As a writer, I’m a little bit like Tinkerbell. I actually trail off into silence and oblivion when it seems that no one in the world believes in me. Sure, this has the potential to be a debilitating Achilles heel. But, on the contrary, the tendency has moved me to seek and find creative collaborations I never would have stumbled across were I a more solitary and self-motivated type.
My first experience writing with friends was at Biola University, where I was studying fiction and screenwriting. The more my classmates and I discussed our characters and storyboards, the more three-dimensional and cohesive they became. I never knew how green I was (and how much potential I had to become better) until that semester of coffee chats and classroom clashes with Mallie, Amber, Adam, and our other collaborators. And the most important skill we developed together was the ability to sacrifice our vanity as writers for the chance to improve.
After college, I made the wonderful discovery that my younger brother was all grown up and he too loved to write with friends. He’d won an award for a comic monologue he’d written and had nearly finished a slasher screenplay with his UC Santa Barbara roommate. Our shared love of creative collaboration launched a new season in our relationship that – seven years later – is more exciting than ever. Now family vacations, dinner table conversations, and long car rides are all blank canvasses to share and generate ideas for stories and scripts. Like me, Eames is not the type to become married to his ideas. Feelings don’t get hurt, criticism is welcome, and there is no such thing as a bad idea when we are developing our ideas.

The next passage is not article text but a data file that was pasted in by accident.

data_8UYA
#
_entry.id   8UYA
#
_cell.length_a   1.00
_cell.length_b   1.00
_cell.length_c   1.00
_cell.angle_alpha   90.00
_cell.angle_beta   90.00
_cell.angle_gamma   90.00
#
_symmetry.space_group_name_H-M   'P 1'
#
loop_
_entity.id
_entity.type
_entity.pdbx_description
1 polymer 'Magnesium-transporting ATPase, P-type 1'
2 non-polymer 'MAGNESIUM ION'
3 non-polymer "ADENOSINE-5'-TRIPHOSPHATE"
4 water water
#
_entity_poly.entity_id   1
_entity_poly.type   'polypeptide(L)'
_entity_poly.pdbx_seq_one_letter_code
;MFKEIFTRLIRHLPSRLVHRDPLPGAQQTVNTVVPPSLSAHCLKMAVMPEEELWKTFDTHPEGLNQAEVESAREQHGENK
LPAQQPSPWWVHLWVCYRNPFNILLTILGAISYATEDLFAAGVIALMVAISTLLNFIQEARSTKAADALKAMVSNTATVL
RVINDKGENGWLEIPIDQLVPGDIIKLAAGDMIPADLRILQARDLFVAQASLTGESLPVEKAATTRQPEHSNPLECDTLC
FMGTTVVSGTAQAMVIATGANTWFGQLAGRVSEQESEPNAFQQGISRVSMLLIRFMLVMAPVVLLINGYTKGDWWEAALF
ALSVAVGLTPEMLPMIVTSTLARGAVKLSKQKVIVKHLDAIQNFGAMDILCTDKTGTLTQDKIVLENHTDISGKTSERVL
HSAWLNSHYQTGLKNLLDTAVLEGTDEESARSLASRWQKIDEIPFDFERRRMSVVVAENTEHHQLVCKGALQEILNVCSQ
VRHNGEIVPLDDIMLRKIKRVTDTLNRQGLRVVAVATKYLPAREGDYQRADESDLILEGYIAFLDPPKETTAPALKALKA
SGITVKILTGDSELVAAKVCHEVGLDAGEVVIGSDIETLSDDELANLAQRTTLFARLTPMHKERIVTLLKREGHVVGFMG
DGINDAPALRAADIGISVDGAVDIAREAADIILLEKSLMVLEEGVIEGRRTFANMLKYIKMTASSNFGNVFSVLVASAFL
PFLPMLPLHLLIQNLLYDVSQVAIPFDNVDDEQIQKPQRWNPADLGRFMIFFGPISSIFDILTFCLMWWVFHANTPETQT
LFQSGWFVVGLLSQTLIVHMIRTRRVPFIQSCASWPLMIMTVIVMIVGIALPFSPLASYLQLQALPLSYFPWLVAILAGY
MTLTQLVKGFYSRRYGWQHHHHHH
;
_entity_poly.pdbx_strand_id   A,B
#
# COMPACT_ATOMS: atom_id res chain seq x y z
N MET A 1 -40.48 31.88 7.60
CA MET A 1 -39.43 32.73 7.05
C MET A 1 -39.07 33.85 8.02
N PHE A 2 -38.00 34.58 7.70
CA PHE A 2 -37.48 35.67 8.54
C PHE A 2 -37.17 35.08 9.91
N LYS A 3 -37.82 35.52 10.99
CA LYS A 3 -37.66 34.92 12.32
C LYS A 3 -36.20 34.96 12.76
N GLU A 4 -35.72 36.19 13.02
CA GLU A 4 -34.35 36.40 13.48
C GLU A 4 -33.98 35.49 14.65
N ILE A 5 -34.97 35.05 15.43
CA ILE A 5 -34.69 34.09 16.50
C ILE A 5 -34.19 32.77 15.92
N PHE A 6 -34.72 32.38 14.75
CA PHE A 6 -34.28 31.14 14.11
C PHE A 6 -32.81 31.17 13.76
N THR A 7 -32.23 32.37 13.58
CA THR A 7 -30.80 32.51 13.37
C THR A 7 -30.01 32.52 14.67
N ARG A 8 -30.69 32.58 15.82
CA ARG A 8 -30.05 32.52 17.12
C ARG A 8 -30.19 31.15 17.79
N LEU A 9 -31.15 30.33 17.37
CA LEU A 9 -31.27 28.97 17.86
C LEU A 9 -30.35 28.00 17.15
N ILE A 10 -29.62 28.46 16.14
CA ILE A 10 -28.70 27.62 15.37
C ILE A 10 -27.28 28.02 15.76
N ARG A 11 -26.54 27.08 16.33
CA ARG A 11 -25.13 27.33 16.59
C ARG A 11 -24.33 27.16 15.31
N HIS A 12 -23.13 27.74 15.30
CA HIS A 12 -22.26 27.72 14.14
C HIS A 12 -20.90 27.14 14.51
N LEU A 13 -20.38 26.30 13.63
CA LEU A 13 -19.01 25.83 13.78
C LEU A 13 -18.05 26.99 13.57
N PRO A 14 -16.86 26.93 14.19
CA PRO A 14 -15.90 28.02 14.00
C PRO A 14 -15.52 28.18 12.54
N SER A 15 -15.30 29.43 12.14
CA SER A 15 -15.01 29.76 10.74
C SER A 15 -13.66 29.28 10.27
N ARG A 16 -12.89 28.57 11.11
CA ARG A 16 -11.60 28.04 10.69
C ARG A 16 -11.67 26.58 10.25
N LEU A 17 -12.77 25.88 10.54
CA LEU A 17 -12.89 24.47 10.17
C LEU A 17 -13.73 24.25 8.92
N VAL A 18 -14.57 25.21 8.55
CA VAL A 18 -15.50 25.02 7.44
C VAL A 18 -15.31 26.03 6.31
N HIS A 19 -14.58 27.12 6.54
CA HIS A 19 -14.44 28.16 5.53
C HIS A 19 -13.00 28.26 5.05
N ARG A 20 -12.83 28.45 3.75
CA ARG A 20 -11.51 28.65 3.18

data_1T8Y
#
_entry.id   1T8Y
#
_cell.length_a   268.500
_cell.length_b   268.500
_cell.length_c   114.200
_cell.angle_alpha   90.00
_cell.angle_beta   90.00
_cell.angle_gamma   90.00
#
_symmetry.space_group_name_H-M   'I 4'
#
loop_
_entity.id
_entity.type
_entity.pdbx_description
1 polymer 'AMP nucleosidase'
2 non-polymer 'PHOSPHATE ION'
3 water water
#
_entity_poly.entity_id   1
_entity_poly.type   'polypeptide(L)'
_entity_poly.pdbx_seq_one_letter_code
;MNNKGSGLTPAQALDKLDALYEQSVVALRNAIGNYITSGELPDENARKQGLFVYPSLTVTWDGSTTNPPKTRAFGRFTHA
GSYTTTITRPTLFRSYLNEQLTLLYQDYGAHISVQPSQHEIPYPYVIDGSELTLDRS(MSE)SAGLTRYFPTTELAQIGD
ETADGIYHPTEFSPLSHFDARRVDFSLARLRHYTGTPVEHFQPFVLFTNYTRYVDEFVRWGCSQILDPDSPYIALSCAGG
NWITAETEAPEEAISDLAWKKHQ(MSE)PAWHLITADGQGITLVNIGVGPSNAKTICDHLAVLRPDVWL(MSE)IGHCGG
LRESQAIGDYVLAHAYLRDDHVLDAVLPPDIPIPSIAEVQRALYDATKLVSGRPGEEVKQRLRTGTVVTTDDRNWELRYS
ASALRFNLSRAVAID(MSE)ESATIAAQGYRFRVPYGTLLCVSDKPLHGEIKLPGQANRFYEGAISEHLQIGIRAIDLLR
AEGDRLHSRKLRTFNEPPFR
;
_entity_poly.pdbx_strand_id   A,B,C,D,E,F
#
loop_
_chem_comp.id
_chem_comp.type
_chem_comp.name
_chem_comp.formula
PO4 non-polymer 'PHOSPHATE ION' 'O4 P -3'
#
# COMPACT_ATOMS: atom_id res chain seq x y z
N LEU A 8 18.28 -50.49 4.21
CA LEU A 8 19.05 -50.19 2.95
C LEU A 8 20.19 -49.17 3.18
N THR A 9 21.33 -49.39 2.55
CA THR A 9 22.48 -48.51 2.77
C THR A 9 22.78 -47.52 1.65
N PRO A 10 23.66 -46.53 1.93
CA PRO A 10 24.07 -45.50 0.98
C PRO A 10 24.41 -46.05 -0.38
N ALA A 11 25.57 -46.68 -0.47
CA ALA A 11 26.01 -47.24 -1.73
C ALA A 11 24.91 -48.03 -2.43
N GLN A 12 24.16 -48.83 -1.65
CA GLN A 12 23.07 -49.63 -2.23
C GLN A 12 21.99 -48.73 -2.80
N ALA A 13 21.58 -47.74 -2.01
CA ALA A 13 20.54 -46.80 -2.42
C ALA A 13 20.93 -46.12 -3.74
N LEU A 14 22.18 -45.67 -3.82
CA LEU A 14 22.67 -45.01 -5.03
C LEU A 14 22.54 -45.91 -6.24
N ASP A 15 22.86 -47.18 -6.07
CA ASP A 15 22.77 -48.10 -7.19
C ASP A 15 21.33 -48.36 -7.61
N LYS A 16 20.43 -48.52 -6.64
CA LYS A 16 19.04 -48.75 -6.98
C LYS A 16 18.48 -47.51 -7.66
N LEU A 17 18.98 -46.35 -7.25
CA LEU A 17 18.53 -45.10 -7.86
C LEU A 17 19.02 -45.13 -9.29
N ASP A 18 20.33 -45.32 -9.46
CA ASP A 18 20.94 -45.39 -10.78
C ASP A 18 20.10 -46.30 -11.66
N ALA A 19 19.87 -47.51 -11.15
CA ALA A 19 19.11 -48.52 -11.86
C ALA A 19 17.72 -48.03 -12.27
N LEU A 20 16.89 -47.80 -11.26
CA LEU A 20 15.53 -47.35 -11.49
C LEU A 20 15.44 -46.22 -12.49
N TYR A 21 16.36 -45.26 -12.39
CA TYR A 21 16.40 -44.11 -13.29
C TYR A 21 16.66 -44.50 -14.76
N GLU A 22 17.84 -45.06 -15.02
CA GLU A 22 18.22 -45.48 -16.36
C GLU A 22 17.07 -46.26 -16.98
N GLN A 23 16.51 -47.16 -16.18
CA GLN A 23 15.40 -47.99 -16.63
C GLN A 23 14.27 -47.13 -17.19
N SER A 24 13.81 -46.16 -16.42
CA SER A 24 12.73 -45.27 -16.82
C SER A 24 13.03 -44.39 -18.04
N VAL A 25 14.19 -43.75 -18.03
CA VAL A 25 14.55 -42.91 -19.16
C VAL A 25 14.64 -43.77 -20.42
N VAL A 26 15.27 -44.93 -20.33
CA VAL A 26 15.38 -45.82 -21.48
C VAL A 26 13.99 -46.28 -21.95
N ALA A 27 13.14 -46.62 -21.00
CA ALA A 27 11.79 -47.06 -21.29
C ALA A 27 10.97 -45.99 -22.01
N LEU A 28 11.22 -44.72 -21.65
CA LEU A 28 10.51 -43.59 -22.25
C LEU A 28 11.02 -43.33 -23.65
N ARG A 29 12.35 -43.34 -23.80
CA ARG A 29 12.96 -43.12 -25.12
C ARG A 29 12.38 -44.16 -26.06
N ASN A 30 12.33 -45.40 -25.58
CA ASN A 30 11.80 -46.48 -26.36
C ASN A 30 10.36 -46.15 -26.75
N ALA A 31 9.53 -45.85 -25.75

To be honest, anything of value that I’ve written since college has been incubated in a friendship or writing community – from poetry games with coworkers to autobiographical sketches with my boyfriend, short stories with a therapeutic writing group to scholarly articles with my graduate school classmates. In fact, the reason I’m writing tonight is that SPACIOUS’ Cary Umhau keeps clapping for me – reminding me that I (like Tinkerbell) do exist and have something to say. While I may not be a member of a 21st century Inklings or Bloomsbury Set, dreaming up my own Mrs. Dalloway or Narnia chronicles, I’m not dead yet. And if my past has the power to predict the future, I anticipate that I have more friends to make and exciting things to write together. Maybe you are one of them?
EDITOR’S NOTE: Tasha was not paid a commercial endorsement to say something nice about me. I’m touched to read that I’ve had any impact on her writing confidence. Tasha’s last blogpost on our site was the most-read post of 2012. Thanks, Tasha.